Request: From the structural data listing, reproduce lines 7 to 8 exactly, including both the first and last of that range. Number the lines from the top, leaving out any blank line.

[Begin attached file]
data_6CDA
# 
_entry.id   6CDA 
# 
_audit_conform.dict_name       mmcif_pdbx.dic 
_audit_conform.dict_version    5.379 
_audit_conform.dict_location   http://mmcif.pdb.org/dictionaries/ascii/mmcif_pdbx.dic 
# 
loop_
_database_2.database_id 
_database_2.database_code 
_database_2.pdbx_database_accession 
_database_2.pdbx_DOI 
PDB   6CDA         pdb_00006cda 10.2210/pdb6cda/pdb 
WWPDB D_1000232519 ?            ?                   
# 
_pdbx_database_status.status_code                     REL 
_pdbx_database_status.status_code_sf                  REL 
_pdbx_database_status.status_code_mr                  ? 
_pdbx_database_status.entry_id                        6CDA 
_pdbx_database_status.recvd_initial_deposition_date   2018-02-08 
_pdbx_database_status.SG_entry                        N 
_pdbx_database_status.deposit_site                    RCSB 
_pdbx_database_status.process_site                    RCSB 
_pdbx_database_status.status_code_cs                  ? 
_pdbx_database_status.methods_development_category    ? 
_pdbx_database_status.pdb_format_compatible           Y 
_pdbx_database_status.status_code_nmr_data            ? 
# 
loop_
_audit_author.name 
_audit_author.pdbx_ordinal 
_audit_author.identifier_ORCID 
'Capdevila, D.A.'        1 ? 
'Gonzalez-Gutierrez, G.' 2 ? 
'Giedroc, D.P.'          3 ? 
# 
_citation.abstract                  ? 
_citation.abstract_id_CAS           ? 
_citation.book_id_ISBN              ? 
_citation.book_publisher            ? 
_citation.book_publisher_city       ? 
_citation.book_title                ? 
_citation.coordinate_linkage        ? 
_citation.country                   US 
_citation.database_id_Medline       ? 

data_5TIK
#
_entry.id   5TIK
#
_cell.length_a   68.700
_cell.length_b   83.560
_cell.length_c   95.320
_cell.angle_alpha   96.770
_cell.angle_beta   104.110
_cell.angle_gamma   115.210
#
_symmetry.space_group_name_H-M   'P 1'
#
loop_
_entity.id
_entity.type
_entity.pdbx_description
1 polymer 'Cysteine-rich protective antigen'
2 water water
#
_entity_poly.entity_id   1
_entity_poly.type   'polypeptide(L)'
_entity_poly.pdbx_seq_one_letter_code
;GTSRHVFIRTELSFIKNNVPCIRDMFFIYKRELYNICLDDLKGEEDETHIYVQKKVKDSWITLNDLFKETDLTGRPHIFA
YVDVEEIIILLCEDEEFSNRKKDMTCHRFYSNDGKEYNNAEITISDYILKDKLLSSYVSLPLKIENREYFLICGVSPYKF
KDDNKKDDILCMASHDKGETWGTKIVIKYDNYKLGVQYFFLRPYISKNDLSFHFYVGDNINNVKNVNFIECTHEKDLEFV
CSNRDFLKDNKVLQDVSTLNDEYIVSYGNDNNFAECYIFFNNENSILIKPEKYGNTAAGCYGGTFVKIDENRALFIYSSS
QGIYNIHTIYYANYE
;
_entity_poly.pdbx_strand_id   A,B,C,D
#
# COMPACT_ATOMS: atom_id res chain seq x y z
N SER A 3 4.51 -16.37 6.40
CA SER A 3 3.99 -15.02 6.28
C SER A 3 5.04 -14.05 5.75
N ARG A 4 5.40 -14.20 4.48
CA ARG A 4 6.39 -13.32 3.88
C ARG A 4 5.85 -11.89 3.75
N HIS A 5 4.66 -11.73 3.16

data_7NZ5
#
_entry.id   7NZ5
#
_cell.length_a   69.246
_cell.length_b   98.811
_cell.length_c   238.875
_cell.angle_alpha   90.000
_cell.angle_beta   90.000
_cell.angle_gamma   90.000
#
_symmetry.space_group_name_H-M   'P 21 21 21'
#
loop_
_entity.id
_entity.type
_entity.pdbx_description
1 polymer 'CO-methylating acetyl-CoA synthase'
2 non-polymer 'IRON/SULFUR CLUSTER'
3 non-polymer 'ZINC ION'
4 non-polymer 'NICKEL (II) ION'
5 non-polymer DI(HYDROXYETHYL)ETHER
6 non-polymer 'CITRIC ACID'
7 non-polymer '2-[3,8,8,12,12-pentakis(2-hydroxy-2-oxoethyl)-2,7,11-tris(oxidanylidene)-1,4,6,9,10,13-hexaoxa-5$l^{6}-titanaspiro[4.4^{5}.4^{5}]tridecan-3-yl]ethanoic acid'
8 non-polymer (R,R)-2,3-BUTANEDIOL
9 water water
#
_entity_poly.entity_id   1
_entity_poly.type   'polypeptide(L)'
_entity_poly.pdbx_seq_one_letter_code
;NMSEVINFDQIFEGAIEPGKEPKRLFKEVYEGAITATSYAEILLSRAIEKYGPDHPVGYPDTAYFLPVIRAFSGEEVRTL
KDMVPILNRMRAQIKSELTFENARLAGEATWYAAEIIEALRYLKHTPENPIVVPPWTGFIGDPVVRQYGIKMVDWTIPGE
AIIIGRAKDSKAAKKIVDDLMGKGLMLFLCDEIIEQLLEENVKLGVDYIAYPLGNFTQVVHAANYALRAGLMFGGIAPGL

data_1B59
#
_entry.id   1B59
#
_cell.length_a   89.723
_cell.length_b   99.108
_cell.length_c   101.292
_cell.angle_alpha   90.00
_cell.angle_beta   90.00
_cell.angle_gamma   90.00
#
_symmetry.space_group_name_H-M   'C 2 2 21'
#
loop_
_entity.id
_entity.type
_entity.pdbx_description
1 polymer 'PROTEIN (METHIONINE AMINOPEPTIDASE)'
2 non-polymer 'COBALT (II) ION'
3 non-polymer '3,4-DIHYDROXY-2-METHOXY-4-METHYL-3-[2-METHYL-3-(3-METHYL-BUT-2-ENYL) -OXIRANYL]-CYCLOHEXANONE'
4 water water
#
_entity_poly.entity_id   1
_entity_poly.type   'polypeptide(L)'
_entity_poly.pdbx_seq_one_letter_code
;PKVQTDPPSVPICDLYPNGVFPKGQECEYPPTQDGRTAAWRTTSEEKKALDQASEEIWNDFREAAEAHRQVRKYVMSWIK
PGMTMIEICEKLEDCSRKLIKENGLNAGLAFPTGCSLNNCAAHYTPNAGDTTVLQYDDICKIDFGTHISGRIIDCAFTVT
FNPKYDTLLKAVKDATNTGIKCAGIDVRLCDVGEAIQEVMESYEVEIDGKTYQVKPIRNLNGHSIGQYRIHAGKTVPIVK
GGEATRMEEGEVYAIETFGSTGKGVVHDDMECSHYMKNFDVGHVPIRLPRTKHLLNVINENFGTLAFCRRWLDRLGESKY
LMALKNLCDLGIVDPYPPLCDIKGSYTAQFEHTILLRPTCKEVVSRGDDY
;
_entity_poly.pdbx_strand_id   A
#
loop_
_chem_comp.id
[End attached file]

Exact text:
_audit_conform.dict_location   http://mmcif.pdb.org/dictionaries/ascii/mmcif_pdbx.dic 
# 